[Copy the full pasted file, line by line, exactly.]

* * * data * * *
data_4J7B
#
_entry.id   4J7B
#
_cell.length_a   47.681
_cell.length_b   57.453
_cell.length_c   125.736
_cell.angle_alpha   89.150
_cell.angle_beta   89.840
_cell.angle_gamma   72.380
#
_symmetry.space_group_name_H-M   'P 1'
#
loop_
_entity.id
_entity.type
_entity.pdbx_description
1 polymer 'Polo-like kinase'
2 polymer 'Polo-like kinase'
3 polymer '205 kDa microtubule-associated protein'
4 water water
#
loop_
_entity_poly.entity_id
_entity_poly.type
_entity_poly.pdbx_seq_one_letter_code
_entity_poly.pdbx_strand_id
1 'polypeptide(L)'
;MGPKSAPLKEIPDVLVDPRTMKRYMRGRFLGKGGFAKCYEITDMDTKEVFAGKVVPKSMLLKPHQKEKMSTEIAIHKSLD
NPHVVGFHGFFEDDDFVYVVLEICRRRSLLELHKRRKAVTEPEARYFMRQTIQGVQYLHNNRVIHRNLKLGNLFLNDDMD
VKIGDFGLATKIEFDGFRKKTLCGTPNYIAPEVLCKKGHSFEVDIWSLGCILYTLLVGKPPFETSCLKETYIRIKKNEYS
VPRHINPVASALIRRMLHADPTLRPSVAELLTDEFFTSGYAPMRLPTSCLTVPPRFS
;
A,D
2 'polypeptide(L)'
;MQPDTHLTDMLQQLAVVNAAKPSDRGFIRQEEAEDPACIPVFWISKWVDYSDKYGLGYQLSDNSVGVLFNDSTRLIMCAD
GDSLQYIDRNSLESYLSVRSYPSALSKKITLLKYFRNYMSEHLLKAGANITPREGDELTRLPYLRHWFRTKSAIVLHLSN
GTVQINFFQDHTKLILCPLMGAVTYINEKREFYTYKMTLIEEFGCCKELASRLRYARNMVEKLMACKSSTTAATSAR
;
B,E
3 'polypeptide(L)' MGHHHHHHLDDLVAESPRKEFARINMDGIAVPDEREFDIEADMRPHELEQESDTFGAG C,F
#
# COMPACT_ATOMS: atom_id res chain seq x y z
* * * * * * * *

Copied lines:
data_4J7B
#
_entry.id   4J7B
#
_cell.length_a   47.681
_cell.length_b   57.453
_cell.length_c   125.736
_cell.angle_alpha   89.150
_cell.angle_beta   89.840
_cell.angle_gamma   72.380
#
_symmetry.space_group_name_H-M   'P 1'
#
loop_
_entity.id
_entity.type
_entity.pdbx_description
1 polymer 'Polo-like kinase'
2 polymer 'Polo-like kinase'
3 polymer '205 kDa microtubule-associated protein'
4 water water
#
loop_
_entity_poly.entity_id
_entity_poly.type
_entity_poly.pdbx_seq_one_letter_code
_entity_poly.pdbx_strand_id
1 'polypeptide(L)'
;MGPKSAPLKEIPDVLVDPRTMKRYMRGRFLGKGGFAKCYEITDMDTKEVFAGKVVPKSMLLKPHQKEKMSTEIAIHKSLD
NPHVVGFHGFFEDDDFVYVVLEICRRRSLLELHKRRKAVTEPEARYFMRQTIQGVQYLHNNRVIHRNLKLGNLFLNDDMD
VKIGDFGLATKIEFDGFRKKTLCGTPNYIAPEVLCKKGHSFEVDIWSLGCILYTLLVGKPPFETSCLKETYIRIKKNEYS
VPRHINPVASALIRRMLHADPTLRPSVAELLTDEFFTSGYAPMRLPTSCLTVPPRFS
;
A,D
2 'polypeptide(L)'
;MQPDTHLTDMLQQLAVVNAAKPSDRGFIRQEEAEDPACIPVFWISKWVDYSDKYGLGYQLSDNSVGVLFNDSTRLIMCAD
GDSLQYIDRNSLESYLSVRSYPSALSKKITLLKYFRNYMSEHLLKAGANITPREGDELTRLPYLRHWFRTKSAIVLHLSN
GTVQINFFQDHTKLILCPLMGAVTYINEKREFYTYKMTLIEEFGCCKELASRLRYARNMVEKLMACKSSTTAATSAR
;
B,E
3 'polypeptide(L)' MGHHHHHHLDDLVAESPRKEFARINMDGIAVPDEREFDIEADMRPHELEQESDTFGAG C,F
#
# COMPACT_ATOMS: atom_id res chain seq x y z